There is a big difference between conceptual math and arithmetic- arithmetic is 1+1 and people naturally get that stuff because we use clocks and money, bake and play games, and everything else in the real world that uses arithmetic every day. Art, on the other hand, uses a lot of conceptual math- the scientist/mathematician stuff that most people don’t think of as “math”, it is just another form of that. Seeing patterns and using them to know where to put lines and color and shape is much more conceptual than it is arithmetic . That said artists do also use basic arithmetic for figuring proportions and things in more complicated drawings and layout- think M.C. Escher type stuff.
Happy 16th birthday to my baby girl, to the one who made me a mama, to the one who is strong, and brave, and very sure of what she wants, to the want who made us rethink our idea of child-raising and education and healthy living, to my dear sweet guinea pig, adventurer, shopping buddy, traveler, joyful, fun-loving, creative, musical, artistic, amazing oldest daughter.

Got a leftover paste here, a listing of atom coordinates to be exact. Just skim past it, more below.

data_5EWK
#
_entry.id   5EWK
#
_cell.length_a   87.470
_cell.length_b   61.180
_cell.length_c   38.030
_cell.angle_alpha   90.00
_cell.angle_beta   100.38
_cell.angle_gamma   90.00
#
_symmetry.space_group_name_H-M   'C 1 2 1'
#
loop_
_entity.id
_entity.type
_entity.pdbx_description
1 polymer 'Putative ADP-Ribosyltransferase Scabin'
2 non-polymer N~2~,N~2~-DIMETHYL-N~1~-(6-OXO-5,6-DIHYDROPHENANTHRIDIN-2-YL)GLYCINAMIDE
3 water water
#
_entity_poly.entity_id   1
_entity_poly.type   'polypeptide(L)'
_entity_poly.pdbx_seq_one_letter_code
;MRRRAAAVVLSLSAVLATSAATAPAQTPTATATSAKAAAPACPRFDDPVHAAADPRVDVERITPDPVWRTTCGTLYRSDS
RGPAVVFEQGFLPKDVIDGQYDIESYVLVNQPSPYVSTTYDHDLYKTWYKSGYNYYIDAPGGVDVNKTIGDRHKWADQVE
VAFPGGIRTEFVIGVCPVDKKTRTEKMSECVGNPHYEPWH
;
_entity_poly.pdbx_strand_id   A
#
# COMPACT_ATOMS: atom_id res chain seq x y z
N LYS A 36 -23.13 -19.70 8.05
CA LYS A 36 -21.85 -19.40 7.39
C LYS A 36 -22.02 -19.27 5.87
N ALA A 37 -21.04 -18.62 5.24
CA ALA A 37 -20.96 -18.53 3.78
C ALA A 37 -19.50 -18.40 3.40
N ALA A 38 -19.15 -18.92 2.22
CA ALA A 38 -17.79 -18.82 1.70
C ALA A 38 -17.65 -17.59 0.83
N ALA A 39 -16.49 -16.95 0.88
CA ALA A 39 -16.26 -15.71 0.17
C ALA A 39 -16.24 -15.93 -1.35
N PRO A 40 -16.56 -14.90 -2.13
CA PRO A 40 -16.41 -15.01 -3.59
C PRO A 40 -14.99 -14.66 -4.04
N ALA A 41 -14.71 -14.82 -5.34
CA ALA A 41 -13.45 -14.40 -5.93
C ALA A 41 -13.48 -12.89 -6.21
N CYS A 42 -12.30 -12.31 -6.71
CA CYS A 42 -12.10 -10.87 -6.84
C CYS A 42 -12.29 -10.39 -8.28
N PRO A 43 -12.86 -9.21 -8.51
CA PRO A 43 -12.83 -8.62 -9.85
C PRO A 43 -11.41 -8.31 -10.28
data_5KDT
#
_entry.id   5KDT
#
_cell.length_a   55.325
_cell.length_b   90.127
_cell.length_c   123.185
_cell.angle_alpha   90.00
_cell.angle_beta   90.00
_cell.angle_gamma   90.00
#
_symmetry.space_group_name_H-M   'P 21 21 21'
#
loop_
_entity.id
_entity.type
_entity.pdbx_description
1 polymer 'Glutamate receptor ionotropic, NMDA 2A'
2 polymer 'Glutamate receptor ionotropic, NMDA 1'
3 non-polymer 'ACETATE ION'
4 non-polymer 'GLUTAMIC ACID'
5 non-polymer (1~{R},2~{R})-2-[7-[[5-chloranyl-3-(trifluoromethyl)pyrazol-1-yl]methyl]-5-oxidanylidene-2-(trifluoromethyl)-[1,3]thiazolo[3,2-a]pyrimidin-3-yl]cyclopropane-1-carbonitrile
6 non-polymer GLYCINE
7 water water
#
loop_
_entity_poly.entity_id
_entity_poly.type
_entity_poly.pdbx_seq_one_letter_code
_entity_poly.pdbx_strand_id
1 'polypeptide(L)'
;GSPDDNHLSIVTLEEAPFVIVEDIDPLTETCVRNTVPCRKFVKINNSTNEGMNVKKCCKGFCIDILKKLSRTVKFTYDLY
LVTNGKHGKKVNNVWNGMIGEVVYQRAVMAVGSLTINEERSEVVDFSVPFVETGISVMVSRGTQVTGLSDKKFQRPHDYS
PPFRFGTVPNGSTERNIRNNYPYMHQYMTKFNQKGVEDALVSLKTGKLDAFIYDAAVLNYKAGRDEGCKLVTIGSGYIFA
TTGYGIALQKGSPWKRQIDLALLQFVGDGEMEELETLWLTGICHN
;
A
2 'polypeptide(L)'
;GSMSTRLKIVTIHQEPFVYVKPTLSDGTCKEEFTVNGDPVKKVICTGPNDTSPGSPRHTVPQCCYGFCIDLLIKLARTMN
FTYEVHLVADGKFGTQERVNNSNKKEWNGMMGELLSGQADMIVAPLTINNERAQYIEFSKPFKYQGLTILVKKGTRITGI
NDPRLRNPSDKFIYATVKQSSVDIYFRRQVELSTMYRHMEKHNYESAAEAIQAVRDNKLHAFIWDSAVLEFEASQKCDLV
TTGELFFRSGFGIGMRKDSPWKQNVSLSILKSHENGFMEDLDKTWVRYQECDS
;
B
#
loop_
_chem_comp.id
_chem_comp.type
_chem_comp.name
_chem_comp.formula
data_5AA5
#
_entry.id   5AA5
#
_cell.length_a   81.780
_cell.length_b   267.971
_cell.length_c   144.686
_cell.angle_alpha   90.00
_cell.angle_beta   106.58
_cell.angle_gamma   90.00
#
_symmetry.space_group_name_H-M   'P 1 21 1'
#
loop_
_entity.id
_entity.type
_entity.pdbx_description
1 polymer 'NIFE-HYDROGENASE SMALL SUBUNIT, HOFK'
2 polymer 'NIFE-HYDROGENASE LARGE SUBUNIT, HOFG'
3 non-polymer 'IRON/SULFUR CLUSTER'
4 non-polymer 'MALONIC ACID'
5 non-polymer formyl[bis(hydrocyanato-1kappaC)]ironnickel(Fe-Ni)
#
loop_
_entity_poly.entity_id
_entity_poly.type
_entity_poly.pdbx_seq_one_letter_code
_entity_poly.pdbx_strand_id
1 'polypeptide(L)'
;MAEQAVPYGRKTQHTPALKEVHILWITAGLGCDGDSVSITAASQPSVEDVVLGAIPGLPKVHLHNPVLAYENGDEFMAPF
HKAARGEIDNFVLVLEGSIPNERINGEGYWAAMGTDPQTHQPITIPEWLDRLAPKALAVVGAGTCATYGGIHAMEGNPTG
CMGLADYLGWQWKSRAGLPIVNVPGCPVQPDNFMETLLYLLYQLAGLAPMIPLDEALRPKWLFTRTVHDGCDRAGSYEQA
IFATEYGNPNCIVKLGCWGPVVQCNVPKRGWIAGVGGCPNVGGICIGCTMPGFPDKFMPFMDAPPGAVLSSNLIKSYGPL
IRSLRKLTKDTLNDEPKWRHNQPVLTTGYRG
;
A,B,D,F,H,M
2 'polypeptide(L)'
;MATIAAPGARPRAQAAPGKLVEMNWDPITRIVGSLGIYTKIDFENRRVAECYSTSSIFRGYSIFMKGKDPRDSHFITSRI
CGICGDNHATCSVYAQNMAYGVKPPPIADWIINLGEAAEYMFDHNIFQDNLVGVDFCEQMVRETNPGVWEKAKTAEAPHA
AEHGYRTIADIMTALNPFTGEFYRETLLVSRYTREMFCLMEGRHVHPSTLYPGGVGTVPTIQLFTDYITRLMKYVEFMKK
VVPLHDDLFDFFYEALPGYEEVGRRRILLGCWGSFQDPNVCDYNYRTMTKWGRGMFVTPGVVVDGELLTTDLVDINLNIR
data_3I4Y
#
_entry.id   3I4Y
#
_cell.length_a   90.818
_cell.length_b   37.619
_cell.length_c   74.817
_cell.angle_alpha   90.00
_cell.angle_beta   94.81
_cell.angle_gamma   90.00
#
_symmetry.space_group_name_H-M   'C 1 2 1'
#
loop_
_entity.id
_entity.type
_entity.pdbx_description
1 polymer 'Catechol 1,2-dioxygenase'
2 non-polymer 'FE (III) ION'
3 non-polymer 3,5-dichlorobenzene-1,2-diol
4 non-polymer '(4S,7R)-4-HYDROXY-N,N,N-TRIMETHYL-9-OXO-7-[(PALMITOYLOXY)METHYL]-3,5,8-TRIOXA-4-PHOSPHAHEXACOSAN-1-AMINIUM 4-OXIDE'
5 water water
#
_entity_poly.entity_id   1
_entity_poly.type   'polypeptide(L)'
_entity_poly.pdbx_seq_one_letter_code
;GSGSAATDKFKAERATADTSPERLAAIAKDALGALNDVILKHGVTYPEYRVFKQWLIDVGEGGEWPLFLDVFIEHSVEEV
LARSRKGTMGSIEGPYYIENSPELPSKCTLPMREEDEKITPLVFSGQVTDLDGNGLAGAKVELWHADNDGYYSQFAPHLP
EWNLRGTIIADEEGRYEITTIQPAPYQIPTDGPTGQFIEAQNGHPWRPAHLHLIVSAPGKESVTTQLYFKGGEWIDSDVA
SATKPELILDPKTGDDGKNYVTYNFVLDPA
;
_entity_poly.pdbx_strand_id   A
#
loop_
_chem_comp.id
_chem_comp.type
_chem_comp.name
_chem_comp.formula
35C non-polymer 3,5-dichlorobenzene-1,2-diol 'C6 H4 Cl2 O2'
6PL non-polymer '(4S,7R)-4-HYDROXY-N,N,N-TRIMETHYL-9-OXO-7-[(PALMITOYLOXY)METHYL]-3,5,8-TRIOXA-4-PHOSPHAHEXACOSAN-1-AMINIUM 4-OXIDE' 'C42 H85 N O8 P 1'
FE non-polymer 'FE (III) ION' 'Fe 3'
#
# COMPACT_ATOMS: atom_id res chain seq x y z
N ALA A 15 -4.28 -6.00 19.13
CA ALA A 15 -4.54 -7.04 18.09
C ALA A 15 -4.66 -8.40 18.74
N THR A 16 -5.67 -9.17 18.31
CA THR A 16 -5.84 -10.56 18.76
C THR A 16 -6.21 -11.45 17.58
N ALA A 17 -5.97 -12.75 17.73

Our oldest is back in Texas for a 3 week visit. Everything fell in place perfectly for her to spend her 16th birthday there at her best friends’ home so we went ahead despite winter’s unpredictable weather.
The first day of the trip was awesome despite the bus leaving an hour late and driving straight through due to snow and ice. She made friends with a girl about her age from China who barely spoke English. She helped her get where she need to be and do what she needed to do. They watched their favorite shows together (Thor which they watched in English with Chinese subtitles and Heartstrings- a Korean drama which they watched in Korean with English subtitles). They shared Rachel’s food (there was snow and ice and they were running late so they they didn’t stop at any of the normal stops for food). It was amazing and wonderful and Rue was thrilled that God was clearly in this trip.